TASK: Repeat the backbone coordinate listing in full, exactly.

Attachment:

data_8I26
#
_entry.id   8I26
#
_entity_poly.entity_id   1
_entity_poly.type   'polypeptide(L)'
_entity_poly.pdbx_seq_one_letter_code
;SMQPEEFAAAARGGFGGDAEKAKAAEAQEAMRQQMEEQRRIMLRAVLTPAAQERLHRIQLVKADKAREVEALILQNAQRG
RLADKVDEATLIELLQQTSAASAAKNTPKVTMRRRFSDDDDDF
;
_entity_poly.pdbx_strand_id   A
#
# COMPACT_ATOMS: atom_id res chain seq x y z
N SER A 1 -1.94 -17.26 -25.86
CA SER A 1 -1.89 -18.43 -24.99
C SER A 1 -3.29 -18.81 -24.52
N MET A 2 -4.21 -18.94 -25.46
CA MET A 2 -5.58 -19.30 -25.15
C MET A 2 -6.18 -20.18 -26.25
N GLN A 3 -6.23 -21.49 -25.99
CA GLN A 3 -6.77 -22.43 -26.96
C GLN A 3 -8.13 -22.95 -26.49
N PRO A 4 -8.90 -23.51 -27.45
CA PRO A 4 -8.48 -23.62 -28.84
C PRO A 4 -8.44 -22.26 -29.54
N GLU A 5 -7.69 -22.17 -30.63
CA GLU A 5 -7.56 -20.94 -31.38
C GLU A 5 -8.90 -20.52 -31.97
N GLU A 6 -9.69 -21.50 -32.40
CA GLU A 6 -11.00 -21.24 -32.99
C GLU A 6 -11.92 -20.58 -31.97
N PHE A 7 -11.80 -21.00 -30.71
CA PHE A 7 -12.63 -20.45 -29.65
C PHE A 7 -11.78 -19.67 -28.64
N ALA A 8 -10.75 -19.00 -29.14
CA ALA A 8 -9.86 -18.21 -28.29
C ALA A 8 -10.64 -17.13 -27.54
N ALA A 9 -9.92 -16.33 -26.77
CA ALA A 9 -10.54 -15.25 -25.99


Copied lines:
data_8I26
#
_entry.id   8I26
#
_entity_poly.entity_id   1
_entity_poly.type   'polypeptide(L)'
_entity_poly.pdbx_seq_one_letter_code
;SMQPEEFAAAARGGFGGDAEKAKAAEAQEAMRQQMEEQRRIMLRAVLTPAAQERLHRIQLVKADKAREVEALILQNAQRG
RLADKVDEATLIELLQQTSAASAAKNTPKVTMRRRFSDDDDDF
;
_entity_poly.pdbx_strand_id   A
#
# COMPACT_ATOMS: atom_id res chain seq x y z
N SER A 1 -1.94 -17.26 -25.86
CA SER A 1 -1.89 -18.43 -24.99
C SER A 1 -3.29 -18.81 -24.52
N MET A 2 -4.21 -18.94 -25.46
CA MET A 2 -5.58 -19.30 -25.15
C MET A 2 -6.18 -20.18 -26.25
N GLN A 3 -6.23 -21.49 -25.99
CA GLN A 3 -6.77 -22.43 -26.96
C GLN A 3 -8.13 -22.95 -26.49
N PRO A 4 -8.90 -23.51 -27.45
CA PRO A 4 -8.48 -23.62 -28.84
C PRO A 4 -8.44 -22.26 -29.54
N GLU A 5 -7.69 -22.17 -30.63
CA GLU A 5 -7.56 -20.94 -31.38
C GLU A 5 -8.90 -20.52 -31.97
N GLU A 6 -9.69 -21.50 -32.40
CA GLU A 6 -11.00 -21.24 -32.99
C GLU A 6 -11.92 -20.58 -31.97
N PHE A 7 -11.80 -21.00 -30.71
CA PHE A 7 -12.63 -20.45 -29.65
C PHE A 7 -11.78 -19.67 -28.64
N ALA A 8 -10.75 -19.00 -29.14
CA ALA A 8 -9.86 -18.21 -28.29
C ALA A 8 -10.64 -17.13 -27.54
N ALA A 9 -9.92 -16.33 -26.77
CA ALA A 9 -10.54 -15.25 -25.99